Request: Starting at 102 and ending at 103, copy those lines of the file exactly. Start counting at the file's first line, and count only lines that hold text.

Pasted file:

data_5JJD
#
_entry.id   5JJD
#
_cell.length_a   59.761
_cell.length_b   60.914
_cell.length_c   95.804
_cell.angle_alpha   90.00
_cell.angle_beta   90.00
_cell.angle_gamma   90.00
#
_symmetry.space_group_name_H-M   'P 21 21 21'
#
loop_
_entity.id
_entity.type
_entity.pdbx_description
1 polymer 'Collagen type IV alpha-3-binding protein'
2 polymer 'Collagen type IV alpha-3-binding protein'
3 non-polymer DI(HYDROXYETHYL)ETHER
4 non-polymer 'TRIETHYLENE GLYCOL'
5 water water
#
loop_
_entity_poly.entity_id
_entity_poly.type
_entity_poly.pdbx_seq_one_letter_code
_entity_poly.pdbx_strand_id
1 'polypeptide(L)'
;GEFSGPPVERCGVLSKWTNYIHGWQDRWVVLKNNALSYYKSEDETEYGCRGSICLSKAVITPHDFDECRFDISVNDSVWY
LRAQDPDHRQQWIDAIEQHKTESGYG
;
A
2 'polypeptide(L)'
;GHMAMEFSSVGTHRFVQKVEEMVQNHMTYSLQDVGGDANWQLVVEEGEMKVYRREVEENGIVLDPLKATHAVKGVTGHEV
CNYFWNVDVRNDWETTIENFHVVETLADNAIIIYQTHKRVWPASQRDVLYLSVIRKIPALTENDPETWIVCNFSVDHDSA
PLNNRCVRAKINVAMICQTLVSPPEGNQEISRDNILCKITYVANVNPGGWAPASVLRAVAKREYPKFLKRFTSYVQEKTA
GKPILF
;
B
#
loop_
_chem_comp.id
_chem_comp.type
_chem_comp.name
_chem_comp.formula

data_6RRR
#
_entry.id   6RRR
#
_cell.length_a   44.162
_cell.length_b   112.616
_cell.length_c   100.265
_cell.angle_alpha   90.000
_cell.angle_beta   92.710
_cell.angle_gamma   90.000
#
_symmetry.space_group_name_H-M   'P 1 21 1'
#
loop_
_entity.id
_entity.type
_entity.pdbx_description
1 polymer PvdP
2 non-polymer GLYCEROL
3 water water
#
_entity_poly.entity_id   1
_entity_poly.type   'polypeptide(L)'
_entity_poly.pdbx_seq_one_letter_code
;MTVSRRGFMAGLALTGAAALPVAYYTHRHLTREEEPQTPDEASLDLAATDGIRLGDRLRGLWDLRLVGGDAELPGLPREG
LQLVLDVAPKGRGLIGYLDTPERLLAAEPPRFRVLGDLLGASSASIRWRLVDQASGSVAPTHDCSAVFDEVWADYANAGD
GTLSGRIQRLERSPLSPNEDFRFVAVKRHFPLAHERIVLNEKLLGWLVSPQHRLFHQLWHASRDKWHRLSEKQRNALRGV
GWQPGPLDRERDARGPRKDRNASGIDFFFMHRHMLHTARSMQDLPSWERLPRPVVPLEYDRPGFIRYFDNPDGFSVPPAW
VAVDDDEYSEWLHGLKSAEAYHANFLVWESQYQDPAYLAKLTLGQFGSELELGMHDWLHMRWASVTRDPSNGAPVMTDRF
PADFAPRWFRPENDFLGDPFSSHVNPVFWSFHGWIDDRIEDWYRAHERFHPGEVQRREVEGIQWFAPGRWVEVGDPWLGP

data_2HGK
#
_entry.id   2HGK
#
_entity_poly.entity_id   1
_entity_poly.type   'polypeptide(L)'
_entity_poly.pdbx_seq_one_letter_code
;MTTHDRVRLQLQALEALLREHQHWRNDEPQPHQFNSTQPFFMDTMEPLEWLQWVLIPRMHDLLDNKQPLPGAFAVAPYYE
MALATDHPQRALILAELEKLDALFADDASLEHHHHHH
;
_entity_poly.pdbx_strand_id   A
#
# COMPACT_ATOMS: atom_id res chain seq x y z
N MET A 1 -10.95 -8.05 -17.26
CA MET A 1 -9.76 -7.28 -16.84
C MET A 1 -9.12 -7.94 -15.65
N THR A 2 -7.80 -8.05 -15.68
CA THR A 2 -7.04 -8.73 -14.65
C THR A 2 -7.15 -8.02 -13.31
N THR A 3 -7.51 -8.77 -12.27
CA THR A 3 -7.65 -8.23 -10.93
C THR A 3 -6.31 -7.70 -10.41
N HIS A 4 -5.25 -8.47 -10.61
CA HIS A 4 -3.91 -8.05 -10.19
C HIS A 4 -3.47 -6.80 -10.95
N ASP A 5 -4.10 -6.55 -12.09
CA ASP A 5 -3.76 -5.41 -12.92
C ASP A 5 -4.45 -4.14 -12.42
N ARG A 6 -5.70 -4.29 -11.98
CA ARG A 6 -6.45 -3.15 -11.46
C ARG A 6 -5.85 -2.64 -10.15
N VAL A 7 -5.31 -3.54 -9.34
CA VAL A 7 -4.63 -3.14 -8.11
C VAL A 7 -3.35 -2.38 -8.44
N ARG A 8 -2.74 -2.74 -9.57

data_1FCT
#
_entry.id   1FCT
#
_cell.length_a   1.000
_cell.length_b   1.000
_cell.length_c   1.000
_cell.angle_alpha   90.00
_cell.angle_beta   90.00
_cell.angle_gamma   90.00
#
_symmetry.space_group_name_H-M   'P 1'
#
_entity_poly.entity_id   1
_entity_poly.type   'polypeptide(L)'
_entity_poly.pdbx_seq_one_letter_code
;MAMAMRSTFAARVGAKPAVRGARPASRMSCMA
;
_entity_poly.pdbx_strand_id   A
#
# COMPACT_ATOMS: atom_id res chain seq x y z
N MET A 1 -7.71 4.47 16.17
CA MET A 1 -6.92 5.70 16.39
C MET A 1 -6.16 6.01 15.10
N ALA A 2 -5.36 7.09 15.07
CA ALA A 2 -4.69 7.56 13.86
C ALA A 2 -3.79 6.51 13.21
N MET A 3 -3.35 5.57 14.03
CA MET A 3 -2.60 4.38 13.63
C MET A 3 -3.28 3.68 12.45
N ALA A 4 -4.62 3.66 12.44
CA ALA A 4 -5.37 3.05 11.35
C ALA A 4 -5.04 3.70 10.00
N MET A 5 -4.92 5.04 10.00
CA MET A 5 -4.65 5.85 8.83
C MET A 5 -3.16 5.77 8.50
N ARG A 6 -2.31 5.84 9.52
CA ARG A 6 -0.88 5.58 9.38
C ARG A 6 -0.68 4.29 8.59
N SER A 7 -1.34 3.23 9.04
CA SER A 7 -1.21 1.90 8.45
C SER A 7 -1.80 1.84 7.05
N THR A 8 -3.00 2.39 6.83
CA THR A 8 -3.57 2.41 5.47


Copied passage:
N ASP A 5 -4.10 -6.55 -12.09
CA ASP A 5 -3.76 -5.41 -12.92